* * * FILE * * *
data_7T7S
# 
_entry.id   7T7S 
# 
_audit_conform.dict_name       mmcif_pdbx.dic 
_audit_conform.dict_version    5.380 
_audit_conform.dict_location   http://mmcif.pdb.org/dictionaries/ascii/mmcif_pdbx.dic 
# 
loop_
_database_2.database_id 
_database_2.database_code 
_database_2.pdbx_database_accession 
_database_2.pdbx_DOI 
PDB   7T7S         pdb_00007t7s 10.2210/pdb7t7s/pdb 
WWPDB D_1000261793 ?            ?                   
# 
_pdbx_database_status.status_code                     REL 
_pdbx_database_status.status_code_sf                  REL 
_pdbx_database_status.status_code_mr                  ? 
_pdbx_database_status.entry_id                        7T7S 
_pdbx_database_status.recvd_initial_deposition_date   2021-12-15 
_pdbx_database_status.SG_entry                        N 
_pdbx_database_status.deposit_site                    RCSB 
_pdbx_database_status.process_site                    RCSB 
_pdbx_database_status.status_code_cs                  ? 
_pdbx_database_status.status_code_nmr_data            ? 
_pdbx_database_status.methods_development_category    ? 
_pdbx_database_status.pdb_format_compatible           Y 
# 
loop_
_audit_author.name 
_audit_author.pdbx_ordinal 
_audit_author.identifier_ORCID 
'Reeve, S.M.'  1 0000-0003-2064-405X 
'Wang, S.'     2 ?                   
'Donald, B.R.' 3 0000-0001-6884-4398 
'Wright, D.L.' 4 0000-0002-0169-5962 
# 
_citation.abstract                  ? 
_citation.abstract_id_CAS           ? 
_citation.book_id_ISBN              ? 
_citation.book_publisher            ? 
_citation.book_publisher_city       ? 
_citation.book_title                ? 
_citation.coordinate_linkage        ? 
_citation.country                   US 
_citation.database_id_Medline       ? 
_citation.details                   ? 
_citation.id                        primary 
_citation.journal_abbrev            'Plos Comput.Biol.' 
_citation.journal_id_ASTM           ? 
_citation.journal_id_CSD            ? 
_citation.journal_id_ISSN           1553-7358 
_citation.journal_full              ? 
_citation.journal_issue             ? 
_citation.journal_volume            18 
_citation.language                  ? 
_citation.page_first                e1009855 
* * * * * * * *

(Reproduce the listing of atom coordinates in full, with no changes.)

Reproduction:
data_7T7S
# 
_entry.id   7T7S 
# 
_audit_conform.dict_name       mmcif_pdbx.dic 
_audit_conform.dict_version    5.380 
_audit_conform.dict_location   http://mmcif.pdb.org/dictionaries/ascii/mmcif_pdbx.dic 
# 
loop_
_database_2.database_id 
_database_2.database_code 
_database_2.pdbx_database_accession 
_database_2.pdbx_DOI 
PDB   7T7S         pdb_00007t7s 10.2210/pdb7t7s/pdb 
WWPDB D_1000261793 ?            ?                   
# 
_pdbx_database_status.status_code                     REL 
_pdbx_database_status.status_code_sf                  REL 
_pdbx_database_status.status_code_mr                  ? 
_pdbx_database_status.entry_id                        7T7S 
_pdbx_database_status.recvd_initial_deposition_date   2021-12-15 
_pdbx_database_status.SG_entry                        N 
_pdbx_database_status.deposit_site                    RCSB 
_pdbx_database_status.process_site                    RCSB 
_pdbx_database_status.status_code_cs                  ? 
_pdbx_database_status.status_code_nmr_data            ? 
_pdbx_database_status.methods_development_category    ? 
_pdbx_database_status.pdb_format_compatible           Y 
# 
loop_
_audit_author.name 
_audit_author.pdbx_ordinal 
_audit_author.identifier_ORCID 
'Reeve, S.M.'  1 0000-0003-2064-405X 
'Wang, S.'     2 ?                   
'Donald, B.R.' 3 0000-0001-6884-4398 
'Wright, D.L.' 4 0000-0002-0169-5962 
# 
_citation.abstract                  ? 
_citation.abstract_id_CAS           ? 
_citation.book_id_ISBN              ? 
_citation.book_publisher            ? 
_citation.book_publisher_city       ? 
_citation.book_title                ? 
_citation.coordinate_linkage        ? 
_citation.country                   US 
_citation.database_id_Medline       ? 
_citation.details                   ? 
_citation.id                        primary 
_citation.journal_abbrev            'Plos Comput.Biol.' 
_citation.journal_id_ASTM           ? 
_citation.journal_id_CSD            ? 
_citation.journal_id_ISSN           1553-7358 
_citation.journal_full              ? 
_citation.journal_issue             ? 
_citation.journal_volume            18 
_citation.language                  ? 
_citation.page_first                e1009855 